Especially for a newbie, G.A. is a great place to build up and extend the relationships you have within the church. I went to G.A. for the first time four years ago. I knew a few guys from my presbytery, and that was about it. Four years later I’ve already got plans for dinners and lunches with a dozen different guys from around the country, and I expect that I’ll end up meeting a lot more people.
If you went to one the bigger seminaries, you will bump into lots of folks you knew from school. If you didn’t, things might be a bit more challenging on the networking front.
Coming with an Agenda
When I say, agenda, I’m not talking about some politico posturing. What I mean by agenda is that guys come looking for new jobs, or they come look to fill positions. Be honest but don’t be grubby. A few years ago I met a great guy from Raleigh. He was an elder who came to G.A. because a few months earlier their pastor had taken a call elsewhere, and he thought going to G.A. would be a good way of meeting a potential new pastor. As he met folks he shared what he was hoping to do, but he wasn’t trying to make every conversation about finding a pastor.
Should You Bring Your Wife/Family?
General Assembly might be enjoyable, but it is not meant to be a vacation. There are many activities for kids and wives, but in my experience, their offerings are pretty culturally specific. One year our first born was two blocks away at a borrowed church, and there was no way to respond if there was a problem. Don’t make my mistake, I took my family just assuming my wife would do her own thing, and it stunk. She wasn’t happy because most of the activities are geared towards your grandmother (I’ve got nothing against southern granny’s but my wife isn’t one). All this meant I ended up feeling bad about what turned out to be me “ditching” my wife all week
Let me wrap up with a few pieces of advice concerning logistics around G.A.
Booking Your Hotel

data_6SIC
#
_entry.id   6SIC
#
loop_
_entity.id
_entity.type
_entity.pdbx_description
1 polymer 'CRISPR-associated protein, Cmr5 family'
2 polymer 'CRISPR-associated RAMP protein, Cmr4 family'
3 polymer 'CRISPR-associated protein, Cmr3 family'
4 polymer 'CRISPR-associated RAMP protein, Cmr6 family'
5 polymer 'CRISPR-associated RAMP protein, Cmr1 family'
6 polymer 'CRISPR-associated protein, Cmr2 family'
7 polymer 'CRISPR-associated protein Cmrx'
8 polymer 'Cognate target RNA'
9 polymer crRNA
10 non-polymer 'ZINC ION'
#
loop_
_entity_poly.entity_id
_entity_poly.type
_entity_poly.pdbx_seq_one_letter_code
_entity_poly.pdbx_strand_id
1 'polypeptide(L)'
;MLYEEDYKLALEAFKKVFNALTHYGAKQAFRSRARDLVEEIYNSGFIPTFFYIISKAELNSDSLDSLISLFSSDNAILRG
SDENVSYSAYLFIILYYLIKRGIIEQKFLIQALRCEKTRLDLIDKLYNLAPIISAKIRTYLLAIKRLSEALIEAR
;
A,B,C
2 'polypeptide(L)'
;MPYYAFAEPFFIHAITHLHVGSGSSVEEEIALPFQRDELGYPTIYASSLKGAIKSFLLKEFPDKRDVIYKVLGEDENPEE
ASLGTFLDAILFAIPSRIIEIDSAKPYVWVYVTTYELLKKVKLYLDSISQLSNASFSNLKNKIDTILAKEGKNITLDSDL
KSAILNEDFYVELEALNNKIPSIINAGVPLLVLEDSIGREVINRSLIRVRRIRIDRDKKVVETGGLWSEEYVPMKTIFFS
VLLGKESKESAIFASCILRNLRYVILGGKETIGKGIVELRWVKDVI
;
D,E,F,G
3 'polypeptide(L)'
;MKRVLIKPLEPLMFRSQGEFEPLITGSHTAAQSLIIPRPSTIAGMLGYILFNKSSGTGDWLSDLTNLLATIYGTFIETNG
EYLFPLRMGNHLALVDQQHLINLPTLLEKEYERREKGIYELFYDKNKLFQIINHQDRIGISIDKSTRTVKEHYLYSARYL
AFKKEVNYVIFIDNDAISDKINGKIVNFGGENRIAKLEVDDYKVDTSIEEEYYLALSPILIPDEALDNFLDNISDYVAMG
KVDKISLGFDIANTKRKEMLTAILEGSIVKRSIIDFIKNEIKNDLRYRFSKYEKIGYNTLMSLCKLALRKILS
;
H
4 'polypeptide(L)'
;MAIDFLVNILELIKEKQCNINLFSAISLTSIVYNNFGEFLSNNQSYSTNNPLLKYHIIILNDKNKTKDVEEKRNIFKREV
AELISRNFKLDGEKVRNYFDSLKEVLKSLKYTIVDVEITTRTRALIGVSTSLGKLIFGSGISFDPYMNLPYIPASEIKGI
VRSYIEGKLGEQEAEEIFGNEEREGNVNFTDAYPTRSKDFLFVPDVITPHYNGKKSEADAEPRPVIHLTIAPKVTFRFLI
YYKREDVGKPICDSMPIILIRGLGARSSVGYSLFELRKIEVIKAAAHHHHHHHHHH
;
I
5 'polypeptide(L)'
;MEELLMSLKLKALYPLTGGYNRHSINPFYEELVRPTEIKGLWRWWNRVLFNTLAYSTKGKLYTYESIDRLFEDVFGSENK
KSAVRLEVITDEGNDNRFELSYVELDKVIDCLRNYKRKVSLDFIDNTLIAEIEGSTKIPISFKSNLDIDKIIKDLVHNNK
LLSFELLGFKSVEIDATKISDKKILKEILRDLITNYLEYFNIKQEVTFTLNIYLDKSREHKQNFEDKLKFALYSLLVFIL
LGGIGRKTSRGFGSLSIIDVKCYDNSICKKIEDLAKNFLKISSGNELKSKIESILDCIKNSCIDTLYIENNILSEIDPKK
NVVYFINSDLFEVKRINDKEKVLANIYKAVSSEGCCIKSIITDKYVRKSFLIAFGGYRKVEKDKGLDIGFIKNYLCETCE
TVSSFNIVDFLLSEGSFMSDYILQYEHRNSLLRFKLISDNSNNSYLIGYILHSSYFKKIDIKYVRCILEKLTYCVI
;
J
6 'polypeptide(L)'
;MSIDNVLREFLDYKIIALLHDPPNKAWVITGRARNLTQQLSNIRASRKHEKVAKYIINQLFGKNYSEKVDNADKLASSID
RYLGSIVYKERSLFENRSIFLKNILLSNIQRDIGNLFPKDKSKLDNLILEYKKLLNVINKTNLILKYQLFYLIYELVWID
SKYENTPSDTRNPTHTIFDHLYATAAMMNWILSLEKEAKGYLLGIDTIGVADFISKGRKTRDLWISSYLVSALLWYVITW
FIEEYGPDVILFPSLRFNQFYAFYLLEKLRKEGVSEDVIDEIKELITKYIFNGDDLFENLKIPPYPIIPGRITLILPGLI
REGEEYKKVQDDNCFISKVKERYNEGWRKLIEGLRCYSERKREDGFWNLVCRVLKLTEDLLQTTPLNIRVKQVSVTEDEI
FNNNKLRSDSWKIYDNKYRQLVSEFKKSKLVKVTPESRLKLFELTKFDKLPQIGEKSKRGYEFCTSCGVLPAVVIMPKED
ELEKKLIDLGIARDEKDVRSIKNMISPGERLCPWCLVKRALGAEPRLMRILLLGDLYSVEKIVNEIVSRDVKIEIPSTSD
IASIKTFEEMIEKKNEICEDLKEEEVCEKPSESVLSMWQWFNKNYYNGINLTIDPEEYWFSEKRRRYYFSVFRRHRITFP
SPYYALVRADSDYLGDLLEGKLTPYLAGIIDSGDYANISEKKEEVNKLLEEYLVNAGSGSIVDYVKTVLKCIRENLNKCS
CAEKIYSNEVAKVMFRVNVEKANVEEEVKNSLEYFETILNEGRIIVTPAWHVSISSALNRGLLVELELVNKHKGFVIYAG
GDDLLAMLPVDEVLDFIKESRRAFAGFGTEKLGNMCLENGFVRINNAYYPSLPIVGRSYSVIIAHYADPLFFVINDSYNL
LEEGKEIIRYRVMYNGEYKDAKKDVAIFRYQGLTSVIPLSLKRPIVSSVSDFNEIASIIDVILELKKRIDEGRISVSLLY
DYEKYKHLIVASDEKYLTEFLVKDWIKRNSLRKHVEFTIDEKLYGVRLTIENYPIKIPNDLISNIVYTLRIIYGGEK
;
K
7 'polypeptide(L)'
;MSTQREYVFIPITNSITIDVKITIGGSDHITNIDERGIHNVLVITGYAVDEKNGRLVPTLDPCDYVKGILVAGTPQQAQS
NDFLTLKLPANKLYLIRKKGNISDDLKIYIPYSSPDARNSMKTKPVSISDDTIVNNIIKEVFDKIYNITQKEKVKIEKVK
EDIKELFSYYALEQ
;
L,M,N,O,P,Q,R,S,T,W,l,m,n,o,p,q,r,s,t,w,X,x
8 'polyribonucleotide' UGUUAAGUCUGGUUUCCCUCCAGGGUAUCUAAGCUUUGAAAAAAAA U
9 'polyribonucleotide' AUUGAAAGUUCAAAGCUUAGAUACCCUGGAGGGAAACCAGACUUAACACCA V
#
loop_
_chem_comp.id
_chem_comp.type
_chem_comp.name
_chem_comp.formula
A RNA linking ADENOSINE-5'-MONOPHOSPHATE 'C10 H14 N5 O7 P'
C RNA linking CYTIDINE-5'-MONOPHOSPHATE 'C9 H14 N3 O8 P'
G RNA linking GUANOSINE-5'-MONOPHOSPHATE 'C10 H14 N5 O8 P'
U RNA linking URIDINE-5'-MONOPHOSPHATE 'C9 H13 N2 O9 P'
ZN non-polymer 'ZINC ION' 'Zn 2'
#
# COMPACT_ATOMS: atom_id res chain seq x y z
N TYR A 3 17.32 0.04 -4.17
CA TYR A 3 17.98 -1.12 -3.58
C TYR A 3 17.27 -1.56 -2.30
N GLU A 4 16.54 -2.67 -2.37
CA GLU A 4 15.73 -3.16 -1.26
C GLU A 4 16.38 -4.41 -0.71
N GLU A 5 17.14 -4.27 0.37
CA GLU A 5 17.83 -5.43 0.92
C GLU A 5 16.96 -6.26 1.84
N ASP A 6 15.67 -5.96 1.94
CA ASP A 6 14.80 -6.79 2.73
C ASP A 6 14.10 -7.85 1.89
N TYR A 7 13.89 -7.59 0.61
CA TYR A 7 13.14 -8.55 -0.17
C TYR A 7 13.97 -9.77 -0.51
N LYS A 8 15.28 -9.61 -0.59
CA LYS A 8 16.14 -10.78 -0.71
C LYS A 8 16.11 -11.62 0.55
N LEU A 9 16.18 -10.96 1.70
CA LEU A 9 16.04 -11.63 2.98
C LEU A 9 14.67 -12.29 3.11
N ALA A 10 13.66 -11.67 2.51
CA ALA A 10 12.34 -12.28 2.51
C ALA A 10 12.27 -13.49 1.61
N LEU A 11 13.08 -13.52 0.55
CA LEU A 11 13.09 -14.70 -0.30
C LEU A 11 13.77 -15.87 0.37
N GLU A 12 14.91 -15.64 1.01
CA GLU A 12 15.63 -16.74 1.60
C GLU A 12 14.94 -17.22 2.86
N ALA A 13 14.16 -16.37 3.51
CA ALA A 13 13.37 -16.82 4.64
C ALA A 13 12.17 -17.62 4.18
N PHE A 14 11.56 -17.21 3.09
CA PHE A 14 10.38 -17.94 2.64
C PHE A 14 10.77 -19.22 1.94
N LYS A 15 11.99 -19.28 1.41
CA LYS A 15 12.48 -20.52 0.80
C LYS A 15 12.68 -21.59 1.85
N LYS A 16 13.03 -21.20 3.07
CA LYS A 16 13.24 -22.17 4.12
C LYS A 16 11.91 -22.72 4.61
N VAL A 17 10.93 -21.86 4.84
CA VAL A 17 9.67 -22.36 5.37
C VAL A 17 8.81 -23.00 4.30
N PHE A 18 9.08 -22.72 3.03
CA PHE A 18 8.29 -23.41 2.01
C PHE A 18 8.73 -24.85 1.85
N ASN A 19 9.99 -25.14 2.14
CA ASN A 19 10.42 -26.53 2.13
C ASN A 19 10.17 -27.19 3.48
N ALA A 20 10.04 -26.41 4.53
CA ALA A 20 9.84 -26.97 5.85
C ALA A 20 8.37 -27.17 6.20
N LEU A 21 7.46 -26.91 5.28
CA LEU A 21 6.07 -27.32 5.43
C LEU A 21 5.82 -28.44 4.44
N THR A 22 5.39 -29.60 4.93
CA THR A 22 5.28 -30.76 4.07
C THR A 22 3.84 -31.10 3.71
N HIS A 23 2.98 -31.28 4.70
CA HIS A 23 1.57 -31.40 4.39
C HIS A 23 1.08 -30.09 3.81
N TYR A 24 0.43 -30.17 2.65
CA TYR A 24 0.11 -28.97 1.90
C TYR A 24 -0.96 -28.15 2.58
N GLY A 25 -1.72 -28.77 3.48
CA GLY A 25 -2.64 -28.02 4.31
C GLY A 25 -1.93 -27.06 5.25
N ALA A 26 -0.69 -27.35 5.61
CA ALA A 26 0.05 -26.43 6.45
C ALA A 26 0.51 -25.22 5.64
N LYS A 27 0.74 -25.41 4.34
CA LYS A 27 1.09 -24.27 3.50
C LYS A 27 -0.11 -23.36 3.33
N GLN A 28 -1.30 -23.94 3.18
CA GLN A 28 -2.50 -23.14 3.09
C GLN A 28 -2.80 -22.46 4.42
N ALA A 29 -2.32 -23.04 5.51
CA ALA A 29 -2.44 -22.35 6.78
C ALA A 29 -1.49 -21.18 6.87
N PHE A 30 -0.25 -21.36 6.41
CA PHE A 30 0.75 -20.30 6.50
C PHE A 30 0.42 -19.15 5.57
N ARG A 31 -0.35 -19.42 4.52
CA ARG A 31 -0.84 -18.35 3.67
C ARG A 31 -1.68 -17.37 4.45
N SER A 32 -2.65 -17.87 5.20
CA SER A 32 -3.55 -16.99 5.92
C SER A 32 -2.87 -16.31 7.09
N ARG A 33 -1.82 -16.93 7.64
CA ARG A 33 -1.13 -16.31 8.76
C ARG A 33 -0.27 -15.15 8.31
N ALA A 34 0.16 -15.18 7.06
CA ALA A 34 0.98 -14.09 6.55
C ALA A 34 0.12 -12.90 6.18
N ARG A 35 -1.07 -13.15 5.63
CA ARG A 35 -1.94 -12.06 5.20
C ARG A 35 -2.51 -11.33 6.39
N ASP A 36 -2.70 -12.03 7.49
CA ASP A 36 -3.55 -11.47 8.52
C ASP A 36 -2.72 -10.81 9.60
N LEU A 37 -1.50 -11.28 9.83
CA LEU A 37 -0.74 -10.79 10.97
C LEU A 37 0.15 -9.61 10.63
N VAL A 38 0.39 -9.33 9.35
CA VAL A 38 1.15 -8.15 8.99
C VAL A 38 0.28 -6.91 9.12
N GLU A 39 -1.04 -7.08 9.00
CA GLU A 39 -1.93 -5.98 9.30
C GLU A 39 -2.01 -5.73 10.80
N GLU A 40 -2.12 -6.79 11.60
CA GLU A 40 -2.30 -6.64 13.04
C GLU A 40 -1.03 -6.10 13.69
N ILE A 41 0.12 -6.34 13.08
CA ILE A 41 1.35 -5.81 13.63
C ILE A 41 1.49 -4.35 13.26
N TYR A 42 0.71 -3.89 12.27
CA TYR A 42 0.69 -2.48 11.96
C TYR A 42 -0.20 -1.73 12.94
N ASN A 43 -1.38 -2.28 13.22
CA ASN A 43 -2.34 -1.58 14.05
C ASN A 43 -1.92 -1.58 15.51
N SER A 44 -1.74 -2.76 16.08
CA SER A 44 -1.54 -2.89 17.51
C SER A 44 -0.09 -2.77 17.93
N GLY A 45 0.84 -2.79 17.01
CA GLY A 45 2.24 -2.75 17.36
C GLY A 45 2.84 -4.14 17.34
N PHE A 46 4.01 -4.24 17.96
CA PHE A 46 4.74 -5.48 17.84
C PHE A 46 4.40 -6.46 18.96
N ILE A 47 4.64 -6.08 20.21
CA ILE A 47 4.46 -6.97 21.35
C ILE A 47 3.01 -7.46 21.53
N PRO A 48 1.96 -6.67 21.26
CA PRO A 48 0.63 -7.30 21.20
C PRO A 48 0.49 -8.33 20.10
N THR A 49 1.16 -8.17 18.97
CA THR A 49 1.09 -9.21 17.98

I’d encourage you to book your hotel early (Registration starts around the new year). When you book early you avoid getting stuck in the overflow accommodations. Depending on where the G.A. is centered, getting from the overflow hotels to the main meeting area can be a pain. I was stuck in the overflow in Orlando, and it turned out we were 3 miles away from the convention center. The bigger problem was that there was no direct transportation between the two locations. We had to bum rides, and even spent $30 on a taxi one time. In downtown locations, being in the main hotel is less of an issue, but it’s better to plan ahead, so you don’t get stuck.
Less hassle –> better attitude –> better experience
Alternatively, each year the hosting presbytery finds free lodging for anyone who requests it. From what I’m told this is often underutilized.
Along the same lines as booking a hotel, some locations are going to necessitate a car, while others are not. Hop on google maps, and go into streetview to see what kind of area you are dealing with. In Virginia Beach, most of the hotels were within walking distance of great food, but it was a real pain to get to the convention center. In Nashville, a car wasn’t needed at all.
Unless you have a G.I. problem, don’t play it safe, you are in a new local area, so eat like a local (Applebees will be at home waiting for you). In Nashville, we found this little Italian restaurant and an amazing taco place. In Virginia Beach, it was the seafood. If you know people from the area ask for suggestions. Be adventurous.
I might be one of those oddballs who actually enjoys serving the denomination, but if you go with the right attitude and the right expectations, then you will be able to enjoy yourself, serve your church and connect with many great people.